‘Guardian’ sees Diaspora Jewish leadership beginning to express criticism of Israel

Israel/PalestineUS Politics
on 13 Comments

More straws in the wind, and the usual reasons. Gaza. Netanyahu. Antony Lerman in the Guardian:

The public positions adopted by the leaderships of diaspora communities
around the world demonstrate solidarity with the state and government [of Israel].
American Jewish support for the Shalem Centre and other rightwing
intellectual, political and religious forces in Israel is indicative of
the important role a certain activist element of diaspora Jews play in
propping up an expansionist Israeli stance. And Netanyahu can still
rely on the quiescence of the mass of daspora Jews to be able to claim,
as all Israeli governments have done, that Israel acts on behalf of all
Jews.

But you need hardly dig more than an inch or two to
find deep disquiet and confusion following the Gaza war and the
appointment of the racist Avigdor Lieberman as foreign minister. And
some of that concern is being channelled into a form of lobbying that
challenges Aipac, philanthropic activity supporting human rights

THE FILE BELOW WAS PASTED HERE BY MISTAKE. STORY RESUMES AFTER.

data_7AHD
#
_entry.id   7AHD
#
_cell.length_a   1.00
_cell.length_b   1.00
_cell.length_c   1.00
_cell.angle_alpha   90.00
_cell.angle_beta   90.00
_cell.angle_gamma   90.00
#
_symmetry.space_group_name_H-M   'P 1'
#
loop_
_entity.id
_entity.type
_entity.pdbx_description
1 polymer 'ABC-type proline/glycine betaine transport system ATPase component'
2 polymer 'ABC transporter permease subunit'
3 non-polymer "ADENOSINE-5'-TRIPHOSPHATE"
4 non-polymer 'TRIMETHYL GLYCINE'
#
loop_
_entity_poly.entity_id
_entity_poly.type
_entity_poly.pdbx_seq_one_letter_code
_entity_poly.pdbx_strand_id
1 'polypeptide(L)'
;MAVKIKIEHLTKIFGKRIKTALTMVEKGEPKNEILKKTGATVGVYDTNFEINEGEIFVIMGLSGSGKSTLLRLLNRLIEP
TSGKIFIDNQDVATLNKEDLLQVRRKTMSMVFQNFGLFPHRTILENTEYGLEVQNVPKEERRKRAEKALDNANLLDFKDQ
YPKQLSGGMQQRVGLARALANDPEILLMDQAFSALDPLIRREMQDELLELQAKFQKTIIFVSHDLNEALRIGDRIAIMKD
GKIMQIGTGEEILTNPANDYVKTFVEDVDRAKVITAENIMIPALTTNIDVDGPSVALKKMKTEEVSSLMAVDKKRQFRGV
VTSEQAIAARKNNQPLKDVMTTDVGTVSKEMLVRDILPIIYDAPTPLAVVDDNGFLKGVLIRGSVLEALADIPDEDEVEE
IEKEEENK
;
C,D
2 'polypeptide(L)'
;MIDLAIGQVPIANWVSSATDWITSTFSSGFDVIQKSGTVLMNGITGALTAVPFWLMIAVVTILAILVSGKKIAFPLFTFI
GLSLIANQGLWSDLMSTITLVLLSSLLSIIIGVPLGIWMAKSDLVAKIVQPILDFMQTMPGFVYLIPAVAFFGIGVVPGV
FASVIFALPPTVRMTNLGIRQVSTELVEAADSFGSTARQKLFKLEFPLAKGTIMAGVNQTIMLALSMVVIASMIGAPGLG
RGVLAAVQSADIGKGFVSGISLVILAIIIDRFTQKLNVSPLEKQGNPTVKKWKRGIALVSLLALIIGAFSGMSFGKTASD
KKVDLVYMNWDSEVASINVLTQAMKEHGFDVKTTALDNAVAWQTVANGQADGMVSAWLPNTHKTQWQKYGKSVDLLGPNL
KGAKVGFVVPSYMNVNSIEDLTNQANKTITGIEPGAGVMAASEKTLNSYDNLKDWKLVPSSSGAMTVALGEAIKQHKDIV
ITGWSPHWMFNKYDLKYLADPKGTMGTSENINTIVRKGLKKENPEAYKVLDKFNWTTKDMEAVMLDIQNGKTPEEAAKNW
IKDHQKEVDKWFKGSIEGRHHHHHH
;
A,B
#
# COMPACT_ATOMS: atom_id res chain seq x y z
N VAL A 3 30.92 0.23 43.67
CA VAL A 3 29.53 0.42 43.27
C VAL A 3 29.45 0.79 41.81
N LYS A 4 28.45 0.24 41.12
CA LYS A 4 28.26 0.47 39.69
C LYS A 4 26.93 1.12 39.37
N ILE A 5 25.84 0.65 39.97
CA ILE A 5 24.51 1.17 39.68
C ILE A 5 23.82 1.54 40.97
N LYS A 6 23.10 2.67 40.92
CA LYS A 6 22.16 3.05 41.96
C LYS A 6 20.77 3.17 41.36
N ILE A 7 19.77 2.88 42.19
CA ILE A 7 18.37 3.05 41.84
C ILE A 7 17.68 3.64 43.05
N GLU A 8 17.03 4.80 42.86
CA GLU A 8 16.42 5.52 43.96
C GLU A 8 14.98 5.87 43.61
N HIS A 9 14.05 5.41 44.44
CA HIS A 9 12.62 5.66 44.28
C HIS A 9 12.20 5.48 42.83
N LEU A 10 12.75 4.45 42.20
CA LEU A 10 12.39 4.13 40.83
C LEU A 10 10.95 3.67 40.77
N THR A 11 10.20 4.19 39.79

organisations in Israel-Palestine and social activism based on Jewish
universalism. These activities represent the growing strain of diaspora
Jewish opinion desperate for a new way, which sees the damage being
done to Israel and recognises the necessity of supporting Palestinian
rights. Might this lead diaspora Jews to find a voice capable of
speaking a previously unsayable truth?

A public meeting
organised by the London Jewish Community Centre on Monday night titled
`Can we talk about Israel?` provides a clue. The discussion was about
the limits of what Jews can say when they want to be critical of
Israel. The two key voices on the panel, the Guardian`s Jonathan
Freedland and Jacqueline Rose, professor of English Literature at Queen
Mary, University of London, one of the founders of Independent Jewish
Voices, demonstrated remarkable unanimity on what Freedland said he
dreamed diaspora Jews would one day say to Israel.

13 Responses

  1. Citizen
    May 21, 2009, 3:06 pm